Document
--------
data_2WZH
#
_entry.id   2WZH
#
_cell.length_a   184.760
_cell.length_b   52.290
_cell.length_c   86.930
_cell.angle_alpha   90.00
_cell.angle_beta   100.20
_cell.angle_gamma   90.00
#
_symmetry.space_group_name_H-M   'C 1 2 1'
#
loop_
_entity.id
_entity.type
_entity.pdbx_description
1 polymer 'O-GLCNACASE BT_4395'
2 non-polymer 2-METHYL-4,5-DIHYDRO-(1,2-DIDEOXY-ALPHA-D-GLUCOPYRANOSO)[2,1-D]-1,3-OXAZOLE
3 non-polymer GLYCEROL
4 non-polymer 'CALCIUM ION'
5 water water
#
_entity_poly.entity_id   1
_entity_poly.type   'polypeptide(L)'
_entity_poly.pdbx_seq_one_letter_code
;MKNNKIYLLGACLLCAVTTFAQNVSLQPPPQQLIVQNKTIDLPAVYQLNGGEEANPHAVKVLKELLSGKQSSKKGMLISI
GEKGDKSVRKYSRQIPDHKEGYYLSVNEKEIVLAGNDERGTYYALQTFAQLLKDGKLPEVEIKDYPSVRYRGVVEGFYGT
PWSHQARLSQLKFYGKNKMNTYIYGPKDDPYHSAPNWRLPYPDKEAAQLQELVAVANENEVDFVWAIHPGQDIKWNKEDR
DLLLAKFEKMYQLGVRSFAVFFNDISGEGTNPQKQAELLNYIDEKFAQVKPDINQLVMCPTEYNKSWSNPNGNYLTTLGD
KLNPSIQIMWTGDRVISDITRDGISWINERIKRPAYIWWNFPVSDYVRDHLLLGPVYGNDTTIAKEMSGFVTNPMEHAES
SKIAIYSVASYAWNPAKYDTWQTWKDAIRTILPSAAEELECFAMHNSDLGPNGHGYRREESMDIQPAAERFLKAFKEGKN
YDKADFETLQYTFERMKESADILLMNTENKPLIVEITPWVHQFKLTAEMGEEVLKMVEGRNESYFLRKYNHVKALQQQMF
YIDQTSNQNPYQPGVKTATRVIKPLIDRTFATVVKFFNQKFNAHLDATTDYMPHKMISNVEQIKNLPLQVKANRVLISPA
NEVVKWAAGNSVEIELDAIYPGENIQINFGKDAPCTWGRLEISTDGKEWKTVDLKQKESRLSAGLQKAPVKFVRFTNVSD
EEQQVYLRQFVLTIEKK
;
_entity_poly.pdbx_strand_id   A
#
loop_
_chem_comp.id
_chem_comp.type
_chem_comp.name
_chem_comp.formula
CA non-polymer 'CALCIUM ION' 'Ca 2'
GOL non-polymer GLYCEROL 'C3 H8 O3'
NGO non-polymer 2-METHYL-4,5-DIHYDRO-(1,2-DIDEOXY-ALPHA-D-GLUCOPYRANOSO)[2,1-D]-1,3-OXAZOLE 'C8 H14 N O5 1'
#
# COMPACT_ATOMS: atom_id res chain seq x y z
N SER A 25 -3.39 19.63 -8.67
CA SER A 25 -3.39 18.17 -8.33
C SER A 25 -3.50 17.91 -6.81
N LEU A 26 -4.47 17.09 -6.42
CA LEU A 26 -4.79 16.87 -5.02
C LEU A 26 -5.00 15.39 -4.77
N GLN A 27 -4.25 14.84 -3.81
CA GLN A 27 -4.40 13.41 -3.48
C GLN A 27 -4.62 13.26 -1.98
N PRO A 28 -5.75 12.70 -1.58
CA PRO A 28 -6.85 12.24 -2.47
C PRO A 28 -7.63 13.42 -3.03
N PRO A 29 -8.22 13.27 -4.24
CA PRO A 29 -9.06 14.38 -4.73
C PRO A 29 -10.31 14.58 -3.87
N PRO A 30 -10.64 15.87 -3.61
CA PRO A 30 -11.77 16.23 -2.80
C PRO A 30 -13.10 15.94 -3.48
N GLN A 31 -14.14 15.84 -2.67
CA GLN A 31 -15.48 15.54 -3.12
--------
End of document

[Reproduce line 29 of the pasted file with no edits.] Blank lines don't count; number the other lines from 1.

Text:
PWSHQARLSQLKFYGKNKMNTYIYGPKDDPYHSAPNWRLPYPDKEAAQLQELVAVANENEVDFVWAIHPGQDIKWNKEDR